PHILADELPHIA — Researchers validated a method of noninvasive imaging that provides valuable information about interstitial fluid pressure of solid tumors and may aid in the identification of aggressive tumors, according to the results of a study published in Cancer Research, a journal of the American Association for Cancer Research.
Many malignant solid tumors generally develop a higher interstitial fluid pressure (IFP) than normal tissue. High IFP in tumors may cause a reduced uptake of chemotherapeutic agents and resistance to radiation therapy. In addition, a high IFP has been found to promote metastatic spread.
"Currently, an imaging method for noninvasive assessment of the IFP of tumors is needed to evaluate the potential of IFP as a biomarker for cancer aggressiveness and, hence, to identify patients with cancer who may benefit from particularly aggressive treatment because of highly elevated tumor IFP," said Einar K. Rofstad, Ph.D., of the department of radiation biology at the Institute for Cancer Research, Norwegian Radium Hospital, Oslo, Norway.
Rofstad and colleagues tested the use of dynamic contrast-enhanced magnetic resonance imaging (MRI) to evaluate the velocity of fluid flow from tumors in human cell lines of cervical carcinoma and melanoma implanted in mice. Researchers hypothesized that the velocity of fluid flow from tumor tissue into adjacent tissue was determined by the IFP drop at the tumor surface.
Results indicated that the velocity of the fluid flow at the tumor surface strongly correlated with the magnitude of the tumor IFP and that dynamic contrast-enhanced MRI with gadolinium diethylene-triamine penta-acetic acid (Gd-DTPA) as a contrast agent can be used to noninvasively measure the fluid-flow velocity. In addition, primary tumors of mice with metastases had a significantly higher IFP and fluid-flow velocity at the tumor surface compared with the primary tumors of metastasis-free mice, confirming that the development of lymph node metastases strongly correlated to the IFP of the primary tumor and the velocity of fluid flow as measured by Gd-DTPA-based dynamic contrast-enhanced MRI.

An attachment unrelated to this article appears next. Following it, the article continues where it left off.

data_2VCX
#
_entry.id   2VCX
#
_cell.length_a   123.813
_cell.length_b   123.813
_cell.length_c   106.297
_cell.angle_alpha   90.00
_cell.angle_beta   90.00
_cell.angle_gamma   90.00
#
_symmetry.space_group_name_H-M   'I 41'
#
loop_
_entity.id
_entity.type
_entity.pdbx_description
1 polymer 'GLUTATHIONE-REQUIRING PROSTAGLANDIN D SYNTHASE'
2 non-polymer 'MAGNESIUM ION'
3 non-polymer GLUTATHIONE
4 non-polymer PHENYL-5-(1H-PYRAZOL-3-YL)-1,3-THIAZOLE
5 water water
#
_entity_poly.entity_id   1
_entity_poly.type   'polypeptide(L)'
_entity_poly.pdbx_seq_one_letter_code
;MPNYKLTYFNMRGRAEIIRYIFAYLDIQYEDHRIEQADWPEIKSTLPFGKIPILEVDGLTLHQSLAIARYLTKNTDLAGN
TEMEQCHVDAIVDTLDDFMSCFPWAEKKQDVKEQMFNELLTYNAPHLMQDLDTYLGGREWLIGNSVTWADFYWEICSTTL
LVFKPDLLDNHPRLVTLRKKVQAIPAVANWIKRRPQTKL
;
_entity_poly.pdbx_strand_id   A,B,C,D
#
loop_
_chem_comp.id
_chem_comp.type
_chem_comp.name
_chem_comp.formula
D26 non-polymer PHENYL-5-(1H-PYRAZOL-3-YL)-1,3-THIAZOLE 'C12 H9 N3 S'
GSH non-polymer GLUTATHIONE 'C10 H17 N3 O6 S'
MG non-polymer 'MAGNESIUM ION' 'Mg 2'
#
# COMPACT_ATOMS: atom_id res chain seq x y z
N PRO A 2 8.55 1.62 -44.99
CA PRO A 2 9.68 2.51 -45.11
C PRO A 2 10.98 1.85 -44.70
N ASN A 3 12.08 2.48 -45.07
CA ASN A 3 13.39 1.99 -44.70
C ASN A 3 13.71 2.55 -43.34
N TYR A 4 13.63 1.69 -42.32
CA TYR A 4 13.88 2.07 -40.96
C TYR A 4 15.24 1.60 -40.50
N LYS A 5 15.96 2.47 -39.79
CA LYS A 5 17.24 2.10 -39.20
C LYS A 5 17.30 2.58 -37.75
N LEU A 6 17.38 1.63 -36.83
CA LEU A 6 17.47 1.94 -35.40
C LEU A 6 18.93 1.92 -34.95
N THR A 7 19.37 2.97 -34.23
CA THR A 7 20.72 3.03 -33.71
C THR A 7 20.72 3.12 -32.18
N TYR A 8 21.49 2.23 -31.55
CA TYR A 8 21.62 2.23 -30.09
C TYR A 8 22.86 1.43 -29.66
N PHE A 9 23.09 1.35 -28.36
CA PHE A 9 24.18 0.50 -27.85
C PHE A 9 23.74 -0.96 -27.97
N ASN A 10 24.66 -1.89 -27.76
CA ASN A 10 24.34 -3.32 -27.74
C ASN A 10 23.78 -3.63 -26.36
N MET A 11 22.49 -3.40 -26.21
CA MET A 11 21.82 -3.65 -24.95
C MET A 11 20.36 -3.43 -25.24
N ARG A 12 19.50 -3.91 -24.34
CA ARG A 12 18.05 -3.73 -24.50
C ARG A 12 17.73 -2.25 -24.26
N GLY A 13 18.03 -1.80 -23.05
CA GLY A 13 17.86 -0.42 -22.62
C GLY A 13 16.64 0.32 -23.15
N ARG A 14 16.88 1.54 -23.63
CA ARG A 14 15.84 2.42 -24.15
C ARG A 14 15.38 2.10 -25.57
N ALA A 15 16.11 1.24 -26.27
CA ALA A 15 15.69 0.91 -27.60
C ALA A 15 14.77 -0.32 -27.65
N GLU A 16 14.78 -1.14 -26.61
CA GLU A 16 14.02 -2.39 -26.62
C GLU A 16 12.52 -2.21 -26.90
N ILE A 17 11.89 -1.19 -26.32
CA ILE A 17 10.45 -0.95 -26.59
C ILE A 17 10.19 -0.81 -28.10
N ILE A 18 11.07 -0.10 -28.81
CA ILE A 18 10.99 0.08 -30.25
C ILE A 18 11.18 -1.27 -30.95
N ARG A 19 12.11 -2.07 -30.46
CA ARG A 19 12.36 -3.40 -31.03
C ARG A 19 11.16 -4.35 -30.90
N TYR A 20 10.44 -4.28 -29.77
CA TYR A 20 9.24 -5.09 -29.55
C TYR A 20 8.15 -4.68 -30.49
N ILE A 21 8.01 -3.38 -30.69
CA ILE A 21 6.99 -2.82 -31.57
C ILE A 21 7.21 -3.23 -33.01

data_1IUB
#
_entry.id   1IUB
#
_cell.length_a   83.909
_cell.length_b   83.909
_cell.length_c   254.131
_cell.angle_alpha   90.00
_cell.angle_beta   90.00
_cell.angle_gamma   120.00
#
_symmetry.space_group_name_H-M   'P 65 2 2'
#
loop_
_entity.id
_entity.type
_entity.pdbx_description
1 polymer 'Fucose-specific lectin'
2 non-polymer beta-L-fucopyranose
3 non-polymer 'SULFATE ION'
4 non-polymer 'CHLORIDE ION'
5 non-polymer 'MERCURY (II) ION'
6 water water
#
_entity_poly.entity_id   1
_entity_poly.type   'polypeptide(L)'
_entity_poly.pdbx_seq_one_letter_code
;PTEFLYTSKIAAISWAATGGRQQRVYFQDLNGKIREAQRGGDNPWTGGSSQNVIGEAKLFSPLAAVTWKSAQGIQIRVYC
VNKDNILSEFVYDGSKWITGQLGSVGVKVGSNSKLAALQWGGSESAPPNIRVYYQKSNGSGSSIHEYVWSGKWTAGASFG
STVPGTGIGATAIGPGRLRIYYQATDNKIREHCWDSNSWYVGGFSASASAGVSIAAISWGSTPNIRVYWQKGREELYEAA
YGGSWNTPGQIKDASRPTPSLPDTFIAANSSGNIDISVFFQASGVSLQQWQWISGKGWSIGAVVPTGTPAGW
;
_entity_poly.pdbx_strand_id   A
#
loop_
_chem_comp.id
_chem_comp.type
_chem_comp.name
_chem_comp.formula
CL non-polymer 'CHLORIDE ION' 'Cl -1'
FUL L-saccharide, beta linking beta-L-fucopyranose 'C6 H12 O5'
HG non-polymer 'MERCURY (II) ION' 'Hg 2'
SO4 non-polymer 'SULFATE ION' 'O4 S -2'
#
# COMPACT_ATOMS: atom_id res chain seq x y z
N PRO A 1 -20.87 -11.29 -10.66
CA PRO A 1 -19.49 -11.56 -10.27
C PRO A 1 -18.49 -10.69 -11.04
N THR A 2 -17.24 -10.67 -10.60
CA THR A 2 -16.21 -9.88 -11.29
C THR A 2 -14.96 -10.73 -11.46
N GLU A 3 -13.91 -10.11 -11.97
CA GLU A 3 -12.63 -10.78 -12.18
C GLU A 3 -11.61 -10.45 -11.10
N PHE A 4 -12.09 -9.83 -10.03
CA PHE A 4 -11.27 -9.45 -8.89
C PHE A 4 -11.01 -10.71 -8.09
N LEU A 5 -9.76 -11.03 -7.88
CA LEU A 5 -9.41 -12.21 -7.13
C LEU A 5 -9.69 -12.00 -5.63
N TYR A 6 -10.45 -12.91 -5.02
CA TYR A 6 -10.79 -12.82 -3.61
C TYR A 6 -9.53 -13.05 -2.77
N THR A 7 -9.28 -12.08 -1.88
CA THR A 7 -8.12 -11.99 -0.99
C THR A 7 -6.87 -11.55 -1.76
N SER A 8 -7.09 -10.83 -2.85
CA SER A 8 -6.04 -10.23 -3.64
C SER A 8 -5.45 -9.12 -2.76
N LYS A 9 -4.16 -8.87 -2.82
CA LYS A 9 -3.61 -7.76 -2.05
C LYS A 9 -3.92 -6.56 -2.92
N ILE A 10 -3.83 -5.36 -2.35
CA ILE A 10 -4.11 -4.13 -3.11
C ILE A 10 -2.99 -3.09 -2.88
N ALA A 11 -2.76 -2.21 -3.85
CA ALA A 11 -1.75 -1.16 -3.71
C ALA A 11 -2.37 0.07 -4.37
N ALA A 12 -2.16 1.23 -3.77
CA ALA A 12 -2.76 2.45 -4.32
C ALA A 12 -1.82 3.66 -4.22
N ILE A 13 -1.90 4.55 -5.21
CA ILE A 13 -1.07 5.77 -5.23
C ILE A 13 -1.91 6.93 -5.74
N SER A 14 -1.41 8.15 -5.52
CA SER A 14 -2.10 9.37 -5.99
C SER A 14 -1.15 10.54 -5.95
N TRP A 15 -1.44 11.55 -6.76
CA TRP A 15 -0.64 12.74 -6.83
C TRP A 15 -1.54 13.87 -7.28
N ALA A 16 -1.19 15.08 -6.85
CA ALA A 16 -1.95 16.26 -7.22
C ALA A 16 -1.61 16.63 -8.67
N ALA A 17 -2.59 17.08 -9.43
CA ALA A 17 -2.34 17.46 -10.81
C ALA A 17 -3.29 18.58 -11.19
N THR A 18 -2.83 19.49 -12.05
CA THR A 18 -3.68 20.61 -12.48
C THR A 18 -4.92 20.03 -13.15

"Our findings establish that Gd-DTPA-based dynamic contrast-enhanced MRI can noninvasively visualize tumor IFP," Rofstad said. "This reveals the potential for the fluid-flow velocity at the tumor surface determined by this imaging method to serve as a novel general biomarker of tumor aggressiveness."
Rofstad said that comprehensive prospective clinical investigations in several types of cancer are needed to assess the value of fluid-flow velocity at the tumor surface level assessed by Gd-DTPA-based dynamic contrast-enhanced MRI as a general biomarker for interstitial hypertension-induced cancer aggressiveness.
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Founded in 1907, the American Association for Cancer Research (AACR) is the world's first and largest professional organization dedicated to advancing cancer research and its mission to prevent and cure cancer. AACR's membership includes 34,000 laboratory, translational and clinical researchers; population scientists; other health care professionals; and cancer advocates residing in more than 90 countries. The AACR marshals the full spectrum of expertise of the cancer community to accelerate progress in the prevention, biology, diagnosis and treatment of cancer by annually convening more than 20 conferences and educational workshops, the largest of which is the AACR Annual Meeting with more than 17,000 attendees. In addition, the AACR publishes seven peer-reviewed scientific journals and a magazine for cancer survivors, patients and their caregivers. The AACR funds meritorious research directly as well as in cooperation with numerous cancer organizations. As the Scientific Partner of Stand Up To Cancer, the AACR provides expert peer review, grants administration and scientific oversight of individual and team science grants in cancer research that have the potential for near-term patient benefit. The AACR actively communicates with legislators and policymakers about the value of cancer research and related biomedical science in saving lives from cancer.
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